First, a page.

With all due respect to the Chris Paul trade and all those Dwight Howard rumors, there is one clear overriding story line heading into the 2011-12 NBA season and it’s the same as last year: Can anyone beat the Heat?
Of course, we all know that one team did manage to do that last season, with the Mavericks pulling the upset in the NBA Finals and setting off celebrations pretty much everywhere across the United States (especially in Cleveland) other than in south Florida. LeBron James’ “Decision” made him public enemy No. 1 and the Heat the NBA’s most villainous team since probably the Bad Boy Pistons.
Many predicted that Miami would break the Bulls’ mark of 72 wins last season, but it took time for LeBron, Dwyane Wade and Chris Bosh to jell – the Heat, who were 9-8 at one point, finished the regular season with 58 wins, which was still the third most in the NBA. The first three rounds of the playoffs were quite similar: five-game Heat series wins over Philadelphia, Boston and NBA No. 1 overall seed Chicago before Miami ran into Dirk Nowitzki and Co.
Certainly an NBA Finals appearance would be considered a success for most teams, but this season it’s an absolute expectation that Miami finishes the deal. Anything less will be failure.
2011-12 Miami Heat Offseason Moves
For the most part the Heat stood still as they are well above the salary cap.
However, they were able to add one nice piece in forward Shane Battier, who certainly took way below market value to chase his first championship. The 33-year-old averaged 7.6 points and 4.5 rebounds for the Houston Rockets and Memphis Grizzlies last season. The Heat were hot for him because Battier can defend perimeter players and make spot-up three-pointers that playing with LeBron and Wade will create.
Battier shot 38 percent on three-pointers last season and is a career 39 percent shooter from long range.
Plus, Battier has a terrific work ethic, is great in the locker room and one of the smartest players in the league – it’s why several contenders wanted him. Battier, whose natural position is small forward, will be able to give LeBron some rest while also playing on the court with the Big 3 with James handling the point guard duties.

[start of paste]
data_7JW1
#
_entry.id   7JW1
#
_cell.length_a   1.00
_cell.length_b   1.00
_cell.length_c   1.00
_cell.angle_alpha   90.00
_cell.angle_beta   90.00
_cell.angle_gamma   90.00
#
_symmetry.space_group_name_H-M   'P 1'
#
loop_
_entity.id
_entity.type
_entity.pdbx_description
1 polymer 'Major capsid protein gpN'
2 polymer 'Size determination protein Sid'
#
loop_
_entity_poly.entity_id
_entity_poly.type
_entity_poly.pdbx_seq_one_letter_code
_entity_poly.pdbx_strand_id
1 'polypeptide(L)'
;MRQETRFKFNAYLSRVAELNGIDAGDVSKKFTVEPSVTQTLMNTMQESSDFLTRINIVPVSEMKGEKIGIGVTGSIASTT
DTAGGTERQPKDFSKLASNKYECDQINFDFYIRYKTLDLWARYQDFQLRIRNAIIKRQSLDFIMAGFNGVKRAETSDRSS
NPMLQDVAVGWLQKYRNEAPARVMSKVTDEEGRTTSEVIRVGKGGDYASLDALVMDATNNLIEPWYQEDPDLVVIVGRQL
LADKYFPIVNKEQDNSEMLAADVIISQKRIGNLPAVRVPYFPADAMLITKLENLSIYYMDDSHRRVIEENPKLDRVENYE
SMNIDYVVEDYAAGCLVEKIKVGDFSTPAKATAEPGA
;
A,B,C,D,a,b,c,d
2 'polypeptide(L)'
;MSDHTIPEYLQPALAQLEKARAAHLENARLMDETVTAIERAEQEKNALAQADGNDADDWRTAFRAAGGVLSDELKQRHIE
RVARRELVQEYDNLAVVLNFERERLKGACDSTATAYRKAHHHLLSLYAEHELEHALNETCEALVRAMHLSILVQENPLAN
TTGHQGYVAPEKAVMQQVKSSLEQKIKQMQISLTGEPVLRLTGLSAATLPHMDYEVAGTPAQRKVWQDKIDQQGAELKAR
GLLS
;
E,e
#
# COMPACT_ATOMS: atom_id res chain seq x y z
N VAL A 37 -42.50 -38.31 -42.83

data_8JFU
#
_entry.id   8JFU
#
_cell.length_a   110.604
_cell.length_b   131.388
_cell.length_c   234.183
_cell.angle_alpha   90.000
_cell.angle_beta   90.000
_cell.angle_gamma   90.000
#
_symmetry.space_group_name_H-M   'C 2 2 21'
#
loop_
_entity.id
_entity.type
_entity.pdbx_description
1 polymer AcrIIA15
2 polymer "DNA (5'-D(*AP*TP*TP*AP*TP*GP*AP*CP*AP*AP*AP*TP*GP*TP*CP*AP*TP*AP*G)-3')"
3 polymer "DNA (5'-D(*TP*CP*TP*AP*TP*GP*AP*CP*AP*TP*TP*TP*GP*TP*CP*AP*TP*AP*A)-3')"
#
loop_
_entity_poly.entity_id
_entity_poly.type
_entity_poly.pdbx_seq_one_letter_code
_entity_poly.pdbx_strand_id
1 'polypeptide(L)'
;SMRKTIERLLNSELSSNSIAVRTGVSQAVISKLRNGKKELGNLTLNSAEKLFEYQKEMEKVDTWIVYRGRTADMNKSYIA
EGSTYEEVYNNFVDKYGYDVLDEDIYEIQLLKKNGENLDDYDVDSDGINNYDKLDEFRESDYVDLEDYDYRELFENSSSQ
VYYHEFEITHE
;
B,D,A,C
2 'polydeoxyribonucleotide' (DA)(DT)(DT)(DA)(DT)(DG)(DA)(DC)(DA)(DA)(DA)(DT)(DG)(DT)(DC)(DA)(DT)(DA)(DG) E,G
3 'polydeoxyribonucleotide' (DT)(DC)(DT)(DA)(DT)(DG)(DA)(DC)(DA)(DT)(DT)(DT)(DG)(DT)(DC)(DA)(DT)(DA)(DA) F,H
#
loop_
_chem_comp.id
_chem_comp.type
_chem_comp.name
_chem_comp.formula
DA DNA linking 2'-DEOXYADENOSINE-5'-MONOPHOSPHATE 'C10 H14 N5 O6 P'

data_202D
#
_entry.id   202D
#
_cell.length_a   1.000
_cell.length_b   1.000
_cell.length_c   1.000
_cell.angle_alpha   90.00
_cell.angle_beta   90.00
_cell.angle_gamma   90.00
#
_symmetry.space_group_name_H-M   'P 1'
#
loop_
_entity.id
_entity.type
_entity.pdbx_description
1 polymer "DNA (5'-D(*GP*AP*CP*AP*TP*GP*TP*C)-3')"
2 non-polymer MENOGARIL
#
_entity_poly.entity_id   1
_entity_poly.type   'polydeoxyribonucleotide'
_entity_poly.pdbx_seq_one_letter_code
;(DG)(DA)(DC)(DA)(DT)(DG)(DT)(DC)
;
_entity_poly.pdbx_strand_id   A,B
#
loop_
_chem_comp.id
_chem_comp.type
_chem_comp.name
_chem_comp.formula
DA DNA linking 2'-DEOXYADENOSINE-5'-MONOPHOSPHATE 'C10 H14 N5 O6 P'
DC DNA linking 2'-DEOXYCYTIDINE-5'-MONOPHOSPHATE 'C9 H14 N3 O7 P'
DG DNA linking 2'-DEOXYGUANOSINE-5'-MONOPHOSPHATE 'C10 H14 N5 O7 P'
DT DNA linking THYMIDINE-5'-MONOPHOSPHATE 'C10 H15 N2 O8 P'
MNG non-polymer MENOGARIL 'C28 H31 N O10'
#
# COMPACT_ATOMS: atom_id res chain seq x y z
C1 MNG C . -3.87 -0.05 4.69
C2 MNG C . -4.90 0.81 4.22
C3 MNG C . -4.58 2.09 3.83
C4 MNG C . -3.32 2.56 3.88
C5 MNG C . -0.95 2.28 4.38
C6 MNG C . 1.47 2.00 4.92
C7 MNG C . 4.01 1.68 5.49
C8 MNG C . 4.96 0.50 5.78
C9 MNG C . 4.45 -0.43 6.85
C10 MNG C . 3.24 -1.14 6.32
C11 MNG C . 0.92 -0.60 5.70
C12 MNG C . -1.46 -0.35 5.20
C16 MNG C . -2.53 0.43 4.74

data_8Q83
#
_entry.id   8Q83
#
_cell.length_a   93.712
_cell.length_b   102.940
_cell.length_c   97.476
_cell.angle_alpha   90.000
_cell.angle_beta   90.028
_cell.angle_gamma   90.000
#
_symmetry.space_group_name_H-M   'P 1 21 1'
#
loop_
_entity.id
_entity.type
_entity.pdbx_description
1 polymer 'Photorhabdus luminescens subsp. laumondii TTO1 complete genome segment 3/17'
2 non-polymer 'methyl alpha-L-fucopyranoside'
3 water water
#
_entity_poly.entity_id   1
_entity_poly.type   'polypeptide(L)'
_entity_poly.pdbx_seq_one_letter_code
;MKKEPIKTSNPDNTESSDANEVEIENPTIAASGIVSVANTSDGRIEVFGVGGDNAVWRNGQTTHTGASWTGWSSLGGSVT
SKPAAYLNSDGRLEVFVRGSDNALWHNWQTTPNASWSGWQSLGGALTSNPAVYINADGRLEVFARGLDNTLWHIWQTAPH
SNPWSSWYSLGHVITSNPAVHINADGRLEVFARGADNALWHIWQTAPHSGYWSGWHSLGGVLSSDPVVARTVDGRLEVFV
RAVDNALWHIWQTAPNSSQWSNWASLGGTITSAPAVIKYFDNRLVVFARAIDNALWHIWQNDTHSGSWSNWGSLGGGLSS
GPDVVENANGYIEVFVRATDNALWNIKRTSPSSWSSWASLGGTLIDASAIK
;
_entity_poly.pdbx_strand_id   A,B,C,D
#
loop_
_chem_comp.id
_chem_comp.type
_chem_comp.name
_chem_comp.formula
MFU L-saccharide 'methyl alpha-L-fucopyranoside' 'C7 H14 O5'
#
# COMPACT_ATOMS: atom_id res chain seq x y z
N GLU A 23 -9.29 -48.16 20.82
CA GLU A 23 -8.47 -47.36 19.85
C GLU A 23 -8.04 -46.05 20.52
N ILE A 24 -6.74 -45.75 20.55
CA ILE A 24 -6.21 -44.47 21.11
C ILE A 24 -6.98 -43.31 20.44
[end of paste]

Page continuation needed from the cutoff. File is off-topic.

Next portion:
The only other major addition as of this writing was slimmed-down center Eddy Curry, but he has not played in three seasons. Miami also re-signed restricted free agent point guard Mario Chalmers but still could chase a veteran point guard who might be released and who might take the minimum to win a ring.
As for player departures, Miami lost big men Jamaal Magliore, Erick Dampier and Zydrunas Ilgauskas, although none of them did much if anything a year ago. Also gone is point guard Mike Bibby, who was acquired late last season.
2011-12 Miami Heat Futures Odds
On Bovada, the Heat are +200 favorites to win the NBA title and 10/11 to win the East.
James is 3/1 to win NBA MVP, while Wade is 9/1.
2011-12 Miami Heat Schedule
The Heat open their season against the team that ended Miami’s 2010-11 season: at Dallas on Christmas Day. The home opener is two games later against rival Boston.
The Heat’s 66-game slate includes 18 back-to-backs, and one back-to-back-to-back in the middle of a six-game road trip. The Heat will play four games in five nights six times and have three separate road trips that encompass three games in four nights.
April shapes up to be the most grueling month. Beginning on April 12 at Chicago and ending on April 22 vs. Houston, the Heat will play eight games in 11 nights. Miami does face the Lakers twice: Jan. 19 in South Florida and March 4 in L.A.
The season concludes April 26 at Washington.
2011-12 Miami Heat Predictions
Everyone is saying all the right things this year in Miami. LeBron says he’s not going to play the angry villain role anymore -- "I play the game fun, joyful, and I let my game do all of the talking and I got away from that. That's what I lost last year.” -- and Bosh says he’s now comfortable playing third fiddle after having some trouble in that role a year ago.
Plus LeBron, Wade and Bosh all showed up to camp in tremendous shape, which not every player can claim after the lengthy lockout.
The Heat should be the odds-on title favorites and will win it all if they stay healthy. Unfortunately, that’s already a problem. Swingman Mike Miller, who was being counted on to stretch defenses with his three-point shooting, was a non-factor last season. He missed most of it with a wrist injury and never got right. And Miller already has undergone hernia surgery and will miss at least the first month or so of the season.
But power forward Udonis Haslem is healthy after also missing most of last season, and Haslem showed how important he was in the East Finals against Chicago.
The Heat are still pretty weak at point guard and definitely at center, where the undersized Haslem probably will spend most of his time although Joel Anthony is listed as the starter.
And who takes the last shot in a close game on this team? LeBron seemed to shrink from that role last year and deferred to Wade. James was definitely too passive in the Finals against the Mavs. Perhaps a “looser” James will translate into a more aggressive James.
For what it’s worth, LeBron worked on his post game – probably his biggest weakness – during the offseason. In the NBA Finals, Dallas coach Rick Carlisle and the Mavericks stifled James on the perimeter and James tried in vain to shift his game inside.
“If we don’t win a championship, it’s a bust year,” Wade said.
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